Albert: You know that was something because when we have heard that there was a guy from America who was looking for Ladysmith Black Mambazo and then so when our leader, Joseph Shabalala went to see him because he was at Johannesburg at the time. And then we were so concerned because his music was different then our music because we knew his music because it was played on the radio, especially the song, “A Bridge Over Troubled Water,” it was famous in those years. And so, when Joseph came back and we saw him, he said, “Yeah he said he wants to do something with us,” and I said, “Wow.” And then after three weeks, we had received a package from the post office which was the demo cassette and a piece of paper. In this piece of paper, he wrote, “Dear Joseph, don’t change these because I took it from one of your recordings.” Okay, so he was singing by himself playing a piano, “Homeless, homeless, moonlight sleeping on a midnight lake.” He was saying some other things that we couldn’t make out or what it was but when we listened carefully [we said] “OH, there is a song that we sang. Is that what he meant when he said, “don’t change this?” So, we work around the song and after three weeks, and we were called to go to England to record with him. So, we recorded the song, “Homeless,” and then after that, everything else is history. After two years after that, we did a world tour and it was amazing.

Kelly: Yeah. Yeah, and I know that’s kind of where I was introduced to you guys, and I mean the world was introduced to you guys and it had to be a very exciting time. I know a lot of people remember that very fondly and continue to remember that time and obviously that’s a big part of the Ladysmith history in your group. We are talking with Albert Mazibuko with Ladysmith Black Mambazo, coming to the State Theatre February 4th. You can get your tickets at STNJ.org. So, Albert, obviously this is a very family friendly show, and do you see that a lot where kids, and grandparents, and parents, and grandkids all get together and really have just a joyous evening of music?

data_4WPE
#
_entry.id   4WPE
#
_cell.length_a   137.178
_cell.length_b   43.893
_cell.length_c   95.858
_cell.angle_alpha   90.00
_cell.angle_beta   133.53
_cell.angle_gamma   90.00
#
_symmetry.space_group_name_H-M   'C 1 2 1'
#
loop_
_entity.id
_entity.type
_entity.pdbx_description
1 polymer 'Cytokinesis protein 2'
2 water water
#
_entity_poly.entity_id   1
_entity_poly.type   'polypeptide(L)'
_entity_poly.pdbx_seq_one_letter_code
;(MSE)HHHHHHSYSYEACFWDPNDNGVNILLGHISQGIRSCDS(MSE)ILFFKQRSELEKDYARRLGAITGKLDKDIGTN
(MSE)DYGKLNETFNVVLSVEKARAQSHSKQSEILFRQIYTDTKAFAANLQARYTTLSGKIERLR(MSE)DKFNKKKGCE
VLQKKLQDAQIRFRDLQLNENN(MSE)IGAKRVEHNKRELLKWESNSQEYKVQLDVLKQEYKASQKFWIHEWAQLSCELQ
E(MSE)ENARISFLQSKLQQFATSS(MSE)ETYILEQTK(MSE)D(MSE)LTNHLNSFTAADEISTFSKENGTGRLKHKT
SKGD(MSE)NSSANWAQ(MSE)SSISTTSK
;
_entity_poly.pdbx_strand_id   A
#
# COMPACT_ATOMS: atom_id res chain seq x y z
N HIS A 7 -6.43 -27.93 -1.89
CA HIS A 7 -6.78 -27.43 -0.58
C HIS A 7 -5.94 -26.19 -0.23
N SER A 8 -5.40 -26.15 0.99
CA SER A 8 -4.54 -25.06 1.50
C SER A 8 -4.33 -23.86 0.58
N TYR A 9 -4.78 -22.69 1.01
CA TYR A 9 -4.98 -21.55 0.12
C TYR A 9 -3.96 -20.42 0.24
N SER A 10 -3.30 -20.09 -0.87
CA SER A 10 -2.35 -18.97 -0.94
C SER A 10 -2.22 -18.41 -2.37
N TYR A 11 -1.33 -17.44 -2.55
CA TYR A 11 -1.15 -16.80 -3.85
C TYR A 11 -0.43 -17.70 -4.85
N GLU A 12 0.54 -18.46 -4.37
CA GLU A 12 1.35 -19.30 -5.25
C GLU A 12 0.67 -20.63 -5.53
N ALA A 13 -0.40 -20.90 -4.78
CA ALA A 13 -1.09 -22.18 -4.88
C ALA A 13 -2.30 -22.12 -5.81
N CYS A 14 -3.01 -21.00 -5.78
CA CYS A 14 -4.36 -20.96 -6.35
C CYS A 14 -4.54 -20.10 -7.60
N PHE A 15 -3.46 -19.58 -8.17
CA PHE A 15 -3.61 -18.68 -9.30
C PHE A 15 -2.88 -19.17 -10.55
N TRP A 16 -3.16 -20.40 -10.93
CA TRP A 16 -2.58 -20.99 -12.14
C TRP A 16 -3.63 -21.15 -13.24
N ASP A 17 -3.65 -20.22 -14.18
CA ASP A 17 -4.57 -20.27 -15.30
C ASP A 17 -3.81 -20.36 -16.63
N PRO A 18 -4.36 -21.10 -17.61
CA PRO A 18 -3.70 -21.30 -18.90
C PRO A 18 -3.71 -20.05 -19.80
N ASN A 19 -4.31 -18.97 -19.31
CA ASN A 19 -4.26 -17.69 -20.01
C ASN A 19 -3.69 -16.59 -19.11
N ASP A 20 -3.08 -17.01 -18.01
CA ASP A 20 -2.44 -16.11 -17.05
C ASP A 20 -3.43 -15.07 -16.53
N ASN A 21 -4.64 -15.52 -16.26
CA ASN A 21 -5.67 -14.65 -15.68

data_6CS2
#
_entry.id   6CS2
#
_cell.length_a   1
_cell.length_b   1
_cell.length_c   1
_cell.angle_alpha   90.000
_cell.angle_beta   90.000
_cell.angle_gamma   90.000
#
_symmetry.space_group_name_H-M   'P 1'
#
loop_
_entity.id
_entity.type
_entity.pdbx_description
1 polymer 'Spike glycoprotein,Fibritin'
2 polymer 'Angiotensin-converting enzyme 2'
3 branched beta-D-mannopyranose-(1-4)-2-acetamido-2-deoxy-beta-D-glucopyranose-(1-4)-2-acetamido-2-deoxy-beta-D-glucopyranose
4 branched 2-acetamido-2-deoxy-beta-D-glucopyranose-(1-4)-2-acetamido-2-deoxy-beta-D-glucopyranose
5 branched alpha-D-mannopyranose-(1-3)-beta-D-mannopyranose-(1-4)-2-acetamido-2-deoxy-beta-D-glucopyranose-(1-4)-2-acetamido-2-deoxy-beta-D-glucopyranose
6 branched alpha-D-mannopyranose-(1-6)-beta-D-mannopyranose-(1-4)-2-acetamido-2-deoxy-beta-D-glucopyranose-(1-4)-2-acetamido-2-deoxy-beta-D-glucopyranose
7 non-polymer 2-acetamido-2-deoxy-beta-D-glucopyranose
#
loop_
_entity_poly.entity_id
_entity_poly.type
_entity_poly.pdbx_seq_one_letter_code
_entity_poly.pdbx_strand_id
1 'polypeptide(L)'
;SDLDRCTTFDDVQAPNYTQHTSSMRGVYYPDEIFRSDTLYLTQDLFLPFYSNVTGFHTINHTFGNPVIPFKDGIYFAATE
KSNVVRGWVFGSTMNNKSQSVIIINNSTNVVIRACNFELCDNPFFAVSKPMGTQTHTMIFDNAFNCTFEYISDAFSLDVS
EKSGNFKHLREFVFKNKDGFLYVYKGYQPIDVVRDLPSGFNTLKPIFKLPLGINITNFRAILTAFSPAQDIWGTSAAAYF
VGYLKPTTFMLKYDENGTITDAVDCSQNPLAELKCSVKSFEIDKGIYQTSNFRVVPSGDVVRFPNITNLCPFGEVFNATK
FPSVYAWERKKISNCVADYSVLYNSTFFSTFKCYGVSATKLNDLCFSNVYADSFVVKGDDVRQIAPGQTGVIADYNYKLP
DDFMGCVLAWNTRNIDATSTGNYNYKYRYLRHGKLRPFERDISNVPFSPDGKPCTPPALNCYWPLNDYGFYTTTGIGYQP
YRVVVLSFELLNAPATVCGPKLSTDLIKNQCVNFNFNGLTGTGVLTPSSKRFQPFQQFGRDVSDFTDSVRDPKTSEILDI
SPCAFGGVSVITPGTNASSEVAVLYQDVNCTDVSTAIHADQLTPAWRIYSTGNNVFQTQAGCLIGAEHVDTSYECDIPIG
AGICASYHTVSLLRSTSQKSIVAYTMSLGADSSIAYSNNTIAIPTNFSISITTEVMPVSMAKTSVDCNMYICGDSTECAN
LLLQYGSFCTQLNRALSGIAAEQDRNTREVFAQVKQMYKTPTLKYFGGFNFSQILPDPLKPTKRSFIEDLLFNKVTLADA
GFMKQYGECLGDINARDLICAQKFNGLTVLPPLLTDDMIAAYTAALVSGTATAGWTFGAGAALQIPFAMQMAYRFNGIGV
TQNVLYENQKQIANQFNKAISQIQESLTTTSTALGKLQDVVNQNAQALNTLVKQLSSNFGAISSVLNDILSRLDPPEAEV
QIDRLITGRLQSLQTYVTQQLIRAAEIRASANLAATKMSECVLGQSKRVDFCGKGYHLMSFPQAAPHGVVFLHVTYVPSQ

Albert:  Yes, yeah you know we amazingly, we used to see three-year old's and then they don’t sit down when they sing, they always stand up and dance.

Kelly: [Laughs]

Albert: And then we also saw some 90 something or a 100-year old people, so we are so blessed that in our concerts we see all ages. And it reminds me of back at home because when we grew up, we used to sit around with our grandmothers and grandfathers, that’s the way we learn everything and that’s the way the young kids learn. It makes me very happy that our music is enjoyed by all ages.

Kelly: Yeah. Good stuff, good stuff. Ladysmith Black Mambazo coming to the State Theatre February 4. Make sure to get your tickets at STNJ.org. Albert, thank you so much for being on All Access, and we look forward to seeing you February 4th!

Albert: Thank you very much! And you are very welcome! We are looking so forward to be there, and we are coming!